The Crucible: Time Travel

It’s impossible to put on an operatic version of The Crucible and not directly compare it to Arthur Miller’s timeless play. Directing this opera for the first time raises many questions for me. I love everything Arthur Miller ever wrote and his plays are embedded in my subconscious, but working with the story in the musical setting really makes you think about the text and situations – it allows you to think about them differently.

As the designers and I were crafting the production, we decided to visually set the opera in the original 1692 Salem. Ultimately, it was felt that the story will seem most shocking in its original setting. The fact that this trial actually occurred, and resulted in the death of innocent men and women, is still shocking today. It should open our eyes to our current climate, where we are quick to accept opinions as truths because of the highly-connected world we live in.

We researched the time period extensively to get the production as authentic as possible. The Puritans were very stark and stolid, so the set, though large and impressive, is muted in color. The same applies to the costumes.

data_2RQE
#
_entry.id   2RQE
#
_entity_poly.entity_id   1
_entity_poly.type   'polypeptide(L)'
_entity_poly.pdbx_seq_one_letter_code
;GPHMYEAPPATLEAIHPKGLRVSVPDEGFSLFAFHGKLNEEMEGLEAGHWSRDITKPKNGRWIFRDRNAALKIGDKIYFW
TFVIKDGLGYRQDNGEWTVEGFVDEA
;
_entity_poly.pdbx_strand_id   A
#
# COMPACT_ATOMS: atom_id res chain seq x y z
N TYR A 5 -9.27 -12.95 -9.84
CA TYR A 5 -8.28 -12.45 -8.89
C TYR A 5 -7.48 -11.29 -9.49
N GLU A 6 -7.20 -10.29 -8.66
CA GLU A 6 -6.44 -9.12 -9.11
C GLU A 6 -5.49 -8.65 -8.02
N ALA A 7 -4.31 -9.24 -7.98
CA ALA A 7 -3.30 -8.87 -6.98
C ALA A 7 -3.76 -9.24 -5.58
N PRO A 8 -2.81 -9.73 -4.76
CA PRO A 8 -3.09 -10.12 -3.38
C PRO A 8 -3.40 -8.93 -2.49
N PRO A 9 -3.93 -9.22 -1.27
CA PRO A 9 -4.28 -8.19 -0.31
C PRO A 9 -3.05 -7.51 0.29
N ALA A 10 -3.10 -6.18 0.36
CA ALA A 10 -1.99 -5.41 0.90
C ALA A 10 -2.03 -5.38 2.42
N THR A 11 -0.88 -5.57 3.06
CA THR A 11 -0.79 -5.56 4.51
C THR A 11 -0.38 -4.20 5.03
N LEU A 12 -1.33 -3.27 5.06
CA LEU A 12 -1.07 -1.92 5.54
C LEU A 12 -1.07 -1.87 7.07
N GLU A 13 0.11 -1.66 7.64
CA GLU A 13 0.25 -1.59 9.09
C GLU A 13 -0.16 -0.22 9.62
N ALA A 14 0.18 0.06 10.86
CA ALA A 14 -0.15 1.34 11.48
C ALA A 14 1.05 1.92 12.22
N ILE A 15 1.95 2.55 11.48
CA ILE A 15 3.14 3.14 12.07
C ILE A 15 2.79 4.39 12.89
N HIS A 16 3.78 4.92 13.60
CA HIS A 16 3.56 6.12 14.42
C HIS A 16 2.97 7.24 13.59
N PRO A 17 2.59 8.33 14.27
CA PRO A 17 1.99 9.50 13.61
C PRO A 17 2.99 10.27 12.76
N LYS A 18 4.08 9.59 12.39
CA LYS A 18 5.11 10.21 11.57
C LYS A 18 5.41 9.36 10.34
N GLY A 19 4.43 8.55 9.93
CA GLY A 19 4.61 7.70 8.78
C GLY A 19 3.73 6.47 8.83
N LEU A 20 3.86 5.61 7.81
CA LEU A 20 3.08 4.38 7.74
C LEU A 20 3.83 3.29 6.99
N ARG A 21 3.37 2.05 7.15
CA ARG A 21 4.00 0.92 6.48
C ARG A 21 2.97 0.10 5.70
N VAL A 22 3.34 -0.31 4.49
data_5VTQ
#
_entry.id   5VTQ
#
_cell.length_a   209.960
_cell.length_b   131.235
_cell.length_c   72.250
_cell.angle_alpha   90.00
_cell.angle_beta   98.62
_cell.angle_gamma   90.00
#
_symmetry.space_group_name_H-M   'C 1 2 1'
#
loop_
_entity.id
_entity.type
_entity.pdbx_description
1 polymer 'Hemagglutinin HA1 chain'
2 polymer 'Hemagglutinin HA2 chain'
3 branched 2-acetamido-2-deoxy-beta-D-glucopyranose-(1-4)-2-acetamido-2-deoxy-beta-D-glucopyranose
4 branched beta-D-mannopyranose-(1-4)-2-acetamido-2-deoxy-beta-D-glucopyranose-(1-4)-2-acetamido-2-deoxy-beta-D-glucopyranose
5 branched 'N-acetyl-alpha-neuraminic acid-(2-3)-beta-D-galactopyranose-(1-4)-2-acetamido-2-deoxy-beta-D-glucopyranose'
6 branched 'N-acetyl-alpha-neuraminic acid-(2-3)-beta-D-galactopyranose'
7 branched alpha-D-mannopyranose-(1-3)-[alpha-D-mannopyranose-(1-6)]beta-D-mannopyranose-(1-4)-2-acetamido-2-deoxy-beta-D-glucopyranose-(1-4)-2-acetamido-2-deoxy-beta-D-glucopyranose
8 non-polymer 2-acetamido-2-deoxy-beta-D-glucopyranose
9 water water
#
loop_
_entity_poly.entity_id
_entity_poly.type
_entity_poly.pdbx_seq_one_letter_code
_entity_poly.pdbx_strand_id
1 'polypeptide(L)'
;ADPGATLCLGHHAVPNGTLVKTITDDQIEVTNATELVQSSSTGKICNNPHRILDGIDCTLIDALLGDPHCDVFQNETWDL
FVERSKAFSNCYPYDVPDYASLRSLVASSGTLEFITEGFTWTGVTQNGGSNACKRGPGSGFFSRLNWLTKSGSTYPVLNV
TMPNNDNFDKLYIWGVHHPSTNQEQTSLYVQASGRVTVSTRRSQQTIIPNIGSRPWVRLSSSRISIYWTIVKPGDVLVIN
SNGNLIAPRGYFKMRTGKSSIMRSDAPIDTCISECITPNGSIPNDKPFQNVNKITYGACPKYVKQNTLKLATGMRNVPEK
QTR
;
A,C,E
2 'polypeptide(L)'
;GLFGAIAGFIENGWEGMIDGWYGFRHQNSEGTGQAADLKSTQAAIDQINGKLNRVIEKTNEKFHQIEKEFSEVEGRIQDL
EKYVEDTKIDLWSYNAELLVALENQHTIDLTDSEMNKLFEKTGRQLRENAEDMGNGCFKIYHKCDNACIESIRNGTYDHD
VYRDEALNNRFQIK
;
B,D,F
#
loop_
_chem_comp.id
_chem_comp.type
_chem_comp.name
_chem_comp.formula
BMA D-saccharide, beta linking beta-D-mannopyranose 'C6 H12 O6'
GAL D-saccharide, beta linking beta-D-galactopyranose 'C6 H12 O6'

Ann | Rendering by Jessica Jahn

I’ve also researched the daily life for the Puritans in the late 1600s. Cornmeal, a dietary staple, was eaten daily. Unfortunately, like the rest of Puritan life, it was pretty bland. I’ve created a recipe that I’ve jazzed up, and though not as authentic, is a lot more delicious than it was in the settlers’ times. Subscribe to my Traveling iPad emails to get the recipe in the coming weeks.

 

Leave a Reply

Your email address will not be published. Required fields are marked *


+ 7 = fifteen